The COVID-19 vaccines were tested in large, randomized controlled trials before the Food and Drug Administration authorized them for emergency use. But a popular YouTube video spins a conspiracy theory that distorts legal codes to falsely claim otherwise.
What appear to be ordinary postmortem blood clots are held up in a viral online video as supposed evidence that there’s a depopulation plot underway using COVID-19 vaccination to kill people. There’s no evidence for this theory. The hourlong video also repeats numerous falsehoods that have previously been debunked.
Three Canadian Doctors Died of Long-Term Illnesses, Contrary to False Claims COVID-19 Vaccine Was Cause
It’s estimated that COVID-19 vaccines have saved millions of lives, but false claims continue to cast doubt on their safety and efficacy. One such claim that has spread around the world falsely suggests that three Canadian doctors died from the shots. But they each died of a long-term illness unrelated to the vaccines.
Dr. Anthony Fauci has continued making public appearances, although news coverage has largely shifted away from the pandemic since Russia invaded Ukraine in February and COVID-19 cases have dramatically fallen. Some politicians and pundits, however, have suggested that Fauci has become so unpopular that he has “disappeared” from public view. He hasn’t. Fauci has made at least a dozen public appearances since Feb. 15.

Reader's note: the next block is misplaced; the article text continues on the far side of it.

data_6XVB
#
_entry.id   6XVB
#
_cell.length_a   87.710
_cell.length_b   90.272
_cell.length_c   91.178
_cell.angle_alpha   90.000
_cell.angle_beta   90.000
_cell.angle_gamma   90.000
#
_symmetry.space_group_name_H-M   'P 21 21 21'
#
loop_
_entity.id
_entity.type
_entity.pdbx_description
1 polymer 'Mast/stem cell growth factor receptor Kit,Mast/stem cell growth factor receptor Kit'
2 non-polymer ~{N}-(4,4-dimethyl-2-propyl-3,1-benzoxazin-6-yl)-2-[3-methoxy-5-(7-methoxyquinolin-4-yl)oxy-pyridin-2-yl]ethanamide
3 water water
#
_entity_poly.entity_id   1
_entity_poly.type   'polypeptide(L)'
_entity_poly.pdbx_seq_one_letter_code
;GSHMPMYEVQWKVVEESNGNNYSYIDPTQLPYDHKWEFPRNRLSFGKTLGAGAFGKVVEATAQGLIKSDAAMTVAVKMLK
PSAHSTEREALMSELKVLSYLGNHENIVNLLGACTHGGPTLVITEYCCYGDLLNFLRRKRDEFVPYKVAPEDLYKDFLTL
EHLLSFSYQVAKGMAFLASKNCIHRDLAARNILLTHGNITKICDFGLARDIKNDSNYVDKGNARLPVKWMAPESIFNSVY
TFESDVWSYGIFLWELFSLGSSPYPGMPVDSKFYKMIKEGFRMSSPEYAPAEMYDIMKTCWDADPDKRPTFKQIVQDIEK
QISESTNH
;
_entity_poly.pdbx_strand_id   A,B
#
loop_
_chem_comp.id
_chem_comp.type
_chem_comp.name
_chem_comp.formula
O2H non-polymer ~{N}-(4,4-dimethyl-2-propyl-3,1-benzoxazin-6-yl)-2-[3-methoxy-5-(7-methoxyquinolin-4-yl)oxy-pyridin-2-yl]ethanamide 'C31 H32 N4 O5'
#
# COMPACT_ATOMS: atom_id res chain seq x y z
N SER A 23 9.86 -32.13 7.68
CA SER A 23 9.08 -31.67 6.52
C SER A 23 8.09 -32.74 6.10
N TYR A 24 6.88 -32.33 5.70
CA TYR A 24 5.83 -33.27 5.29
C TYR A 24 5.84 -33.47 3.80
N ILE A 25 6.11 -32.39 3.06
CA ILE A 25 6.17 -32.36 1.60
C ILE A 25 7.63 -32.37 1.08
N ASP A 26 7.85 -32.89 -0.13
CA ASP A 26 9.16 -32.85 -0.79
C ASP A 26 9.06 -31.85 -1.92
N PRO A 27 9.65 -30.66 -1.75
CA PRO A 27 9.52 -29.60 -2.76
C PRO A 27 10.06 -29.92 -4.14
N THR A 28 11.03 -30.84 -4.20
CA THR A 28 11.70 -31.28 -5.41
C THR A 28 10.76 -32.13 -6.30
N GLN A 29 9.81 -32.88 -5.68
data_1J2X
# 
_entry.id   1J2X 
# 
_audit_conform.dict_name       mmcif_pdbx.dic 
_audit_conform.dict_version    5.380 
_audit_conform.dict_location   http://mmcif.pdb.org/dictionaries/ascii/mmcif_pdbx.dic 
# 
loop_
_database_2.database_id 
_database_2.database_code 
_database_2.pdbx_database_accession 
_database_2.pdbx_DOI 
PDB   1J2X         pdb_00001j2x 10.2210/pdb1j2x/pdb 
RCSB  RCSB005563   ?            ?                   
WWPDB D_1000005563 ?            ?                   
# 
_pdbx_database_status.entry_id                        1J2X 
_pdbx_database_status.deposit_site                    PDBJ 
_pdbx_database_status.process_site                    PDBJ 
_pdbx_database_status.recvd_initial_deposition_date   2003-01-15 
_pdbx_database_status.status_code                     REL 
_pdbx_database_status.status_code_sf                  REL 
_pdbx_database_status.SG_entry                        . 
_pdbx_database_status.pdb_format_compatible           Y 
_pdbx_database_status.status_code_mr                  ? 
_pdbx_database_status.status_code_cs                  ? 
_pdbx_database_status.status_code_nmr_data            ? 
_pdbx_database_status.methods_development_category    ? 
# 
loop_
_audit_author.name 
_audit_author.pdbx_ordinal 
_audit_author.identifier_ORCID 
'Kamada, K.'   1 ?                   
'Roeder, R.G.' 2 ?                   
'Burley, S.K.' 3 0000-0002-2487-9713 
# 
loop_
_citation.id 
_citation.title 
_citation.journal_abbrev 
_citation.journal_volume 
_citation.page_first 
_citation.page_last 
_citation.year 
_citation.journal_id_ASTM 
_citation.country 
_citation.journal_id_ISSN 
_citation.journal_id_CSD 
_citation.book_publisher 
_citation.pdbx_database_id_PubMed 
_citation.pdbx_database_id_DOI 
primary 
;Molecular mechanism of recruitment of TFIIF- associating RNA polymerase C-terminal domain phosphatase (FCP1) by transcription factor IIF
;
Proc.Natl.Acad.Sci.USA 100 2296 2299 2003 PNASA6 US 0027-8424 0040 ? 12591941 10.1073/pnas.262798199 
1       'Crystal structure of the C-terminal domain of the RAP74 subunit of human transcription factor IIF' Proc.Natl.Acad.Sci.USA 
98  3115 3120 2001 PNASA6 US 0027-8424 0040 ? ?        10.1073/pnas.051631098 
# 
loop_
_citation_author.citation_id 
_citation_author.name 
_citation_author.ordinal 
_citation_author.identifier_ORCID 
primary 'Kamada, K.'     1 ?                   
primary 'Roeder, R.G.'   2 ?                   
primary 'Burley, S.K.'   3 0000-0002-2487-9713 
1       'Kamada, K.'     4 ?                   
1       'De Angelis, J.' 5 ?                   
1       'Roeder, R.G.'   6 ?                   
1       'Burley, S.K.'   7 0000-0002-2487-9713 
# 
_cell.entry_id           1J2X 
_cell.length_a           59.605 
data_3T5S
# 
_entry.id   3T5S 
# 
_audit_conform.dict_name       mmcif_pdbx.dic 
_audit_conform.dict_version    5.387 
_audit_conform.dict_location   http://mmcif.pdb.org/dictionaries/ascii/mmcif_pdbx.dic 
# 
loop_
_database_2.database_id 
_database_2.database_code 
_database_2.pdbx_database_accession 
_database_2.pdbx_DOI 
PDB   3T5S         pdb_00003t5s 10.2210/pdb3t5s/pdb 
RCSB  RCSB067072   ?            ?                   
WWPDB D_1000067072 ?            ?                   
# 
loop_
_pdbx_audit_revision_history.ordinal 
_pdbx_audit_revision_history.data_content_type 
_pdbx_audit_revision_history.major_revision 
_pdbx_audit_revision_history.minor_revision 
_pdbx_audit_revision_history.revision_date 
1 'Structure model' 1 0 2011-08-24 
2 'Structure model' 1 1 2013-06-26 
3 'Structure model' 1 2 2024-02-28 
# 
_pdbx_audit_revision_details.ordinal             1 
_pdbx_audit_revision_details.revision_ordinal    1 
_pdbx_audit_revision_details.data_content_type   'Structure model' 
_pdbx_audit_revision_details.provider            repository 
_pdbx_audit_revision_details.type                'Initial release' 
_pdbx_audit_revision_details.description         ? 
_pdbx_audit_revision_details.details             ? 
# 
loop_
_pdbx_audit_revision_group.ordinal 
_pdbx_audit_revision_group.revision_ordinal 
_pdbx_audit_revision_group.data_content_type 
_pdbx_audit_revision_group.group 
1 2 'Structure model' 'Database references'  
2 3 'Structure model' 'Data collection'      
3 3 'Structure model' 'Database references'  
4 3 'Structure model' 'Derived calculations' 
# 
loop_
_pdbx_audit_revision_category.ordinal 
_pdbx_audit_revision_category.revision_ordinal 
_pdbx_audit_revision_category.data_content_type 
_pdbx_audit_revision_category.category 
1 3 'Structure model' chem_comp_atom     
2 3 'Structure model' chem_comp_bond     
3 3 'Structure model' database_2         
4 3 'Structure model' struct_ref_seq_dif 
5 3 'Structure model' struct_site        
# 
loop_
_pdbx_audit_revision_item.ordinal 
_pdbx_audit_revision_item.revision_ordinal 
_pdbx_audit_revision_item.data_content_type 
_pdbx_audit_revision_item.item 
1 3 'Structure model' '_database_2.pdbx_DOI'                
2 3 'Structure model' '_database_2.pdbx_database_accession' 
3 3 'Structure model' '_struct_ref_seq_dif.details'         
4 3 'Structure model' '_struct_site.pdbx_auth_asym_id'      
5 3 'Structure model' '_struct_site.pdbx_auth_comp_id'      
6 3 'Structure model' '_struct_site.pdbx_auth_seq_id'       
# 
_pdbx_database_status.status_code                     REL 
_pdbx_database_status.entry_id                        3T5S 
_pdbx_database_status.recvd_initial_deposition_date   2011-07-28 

TV actress Betty White passed away at age 99 on Dec. 31. Following her passing, various falsehoods appeared on social media about White, including claims that she died after getting a COVID-19 booster shot and that she was the sister of former first lady Barbara Bush. White died of natural causes, according to her agent, and she had no siblings.
Scientists are still learning about the omicron variant’s ability to spread or cause severe illness and the effectiveness of the current COVID-19 vaccines in fighting it. But a Facebook post misleadingly claims to list seven “symptoms” of the new variant, then suggests they are caused by the vaccines. The list actually refers to complications of COVID-19. Two of the listed conditions are rare adverse events associated with the vaccines.
The number of U.S. plane accidents has been about the same this year as it was last year. But posts on social media falsely claim that there has been a significant increase due to pilot reactions to the COVID-19 vaccines. The Federal Aviation Administration says it has seen “no evidence of aircraft accidents or pilot incapacitations” associated with COVID-19 vaccines.
A digital device company is developing gel sensors that would monitor the wearer’s health and could potentially help to detect future outbreaks of disease. But conspiracy theorists are falsely claiming that the sensors are actually COVID-19-detecting microchips that will be used to track people’s movements.